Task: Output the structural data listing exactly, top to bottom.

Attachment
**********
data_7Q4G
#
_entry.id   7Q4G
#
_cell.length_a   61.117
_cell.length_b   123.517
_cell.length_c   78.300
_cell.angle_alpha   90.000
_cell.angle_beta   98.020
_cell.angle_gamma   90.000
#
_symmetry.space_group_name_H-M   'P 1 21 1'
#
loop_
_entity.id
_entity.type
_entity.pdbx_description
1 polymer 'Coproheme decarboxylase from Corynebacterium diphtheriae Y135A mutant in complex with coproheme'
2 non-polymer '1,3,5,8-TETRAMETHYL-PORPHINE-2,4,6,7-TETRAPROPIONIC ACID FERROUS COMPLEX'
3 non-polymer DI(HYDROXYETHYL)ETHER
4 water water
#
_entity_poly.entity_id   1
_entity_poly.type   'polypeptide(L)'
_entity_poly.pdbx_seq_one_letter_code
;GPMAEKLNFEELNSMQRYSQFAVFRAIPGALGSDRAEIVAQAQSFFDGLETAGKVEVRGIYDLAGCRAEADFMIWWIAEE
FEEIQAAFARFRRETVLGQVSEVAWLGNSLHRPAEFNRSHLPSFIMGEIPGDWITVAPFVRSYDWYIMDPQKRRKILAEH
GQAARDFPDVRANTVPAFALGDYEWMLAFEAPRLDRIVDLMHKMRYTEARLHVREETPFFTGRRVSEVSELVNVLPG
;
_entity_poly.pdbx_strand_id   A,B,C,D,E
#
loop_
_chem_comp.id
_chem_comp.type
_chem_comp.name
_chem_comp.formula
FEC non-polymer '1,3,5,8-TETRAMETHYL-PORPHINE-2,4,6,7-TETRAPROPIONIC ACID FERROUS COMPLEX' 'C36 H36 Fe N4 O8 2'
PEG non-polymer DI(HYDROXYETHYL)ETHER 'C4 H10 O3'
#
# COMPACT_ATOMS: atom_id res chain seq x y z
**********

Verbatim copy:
data_7Q4G
#
_entry.id   7Q4G
#
_cell.length_a   61.117
_cell.length_b   123.517
_cell.length_c   78.300
_cell.angle_alpha   90.000
_cell.angle_beta   98.020
_cell.angle_gamma   90.000
#
_symmetry.space_group_name_H-M   'P 1 21 1'
#
loop_
_entity.id
_entity.type
_entity.pdbx_description
1 polymer 'Coproheme decarboxylase from Corynebacterium diphtheriae Y135A mutant in complex with coproheme'
2 non-polymer '1,3,5,8-TETRAMETHYL-PORPHINE-2,4,6,7-TETRAPROPIONIC ACID FERROUS COMPLEX'
3 non-polymer DI(HYDROXYETHYL)ETHER
4 water water
#
_entity_poly.entity_id   1
_entity_poly.type   'polypeptide(L)'
_entity_poly.pdbx_seq_one_letter_code
;GPMAEKLNFEELNSMQRYSQFAVFRAIPGALGSDRAEIVAQAQSFFDGLETAGKVEVRGIYDLAGCRAEADFMIWWIAEE
FEEIQAAFARFRRETVLGQVSEVAWLGNSLHRPAEFNRSHLPSFIMGEIPGDWITVAPFVRSYDWYIMDPQKRRKILAEH
GQAARDFPDVRANTVPAFALGDYEWMLAFEAPRLDRIVDLMHKMRYTEARLHVREETPFFTGRRVSEVSELVNVLPG
;
_entity_poly.pdbx_strand_id   A,B,C,D,E
#
loop_
_chem_comp.id
_chem_comp.type
_chem_comp.name
_chem_comp.formula
FEC non-polymer '1,3,5,8-TETRAMETHYL-PORPHINE-2,4,6,7-TETRAPROPIONIC ACID FERROUS COMPLEX' 'C36 H36 Fe N4 O8 2'
PEG non-polymer DI(HYDROXYETHYL)ETHER 'C4 H10 O3'
#
# COMPACT_ATOMS: atom_id res chain seq x y z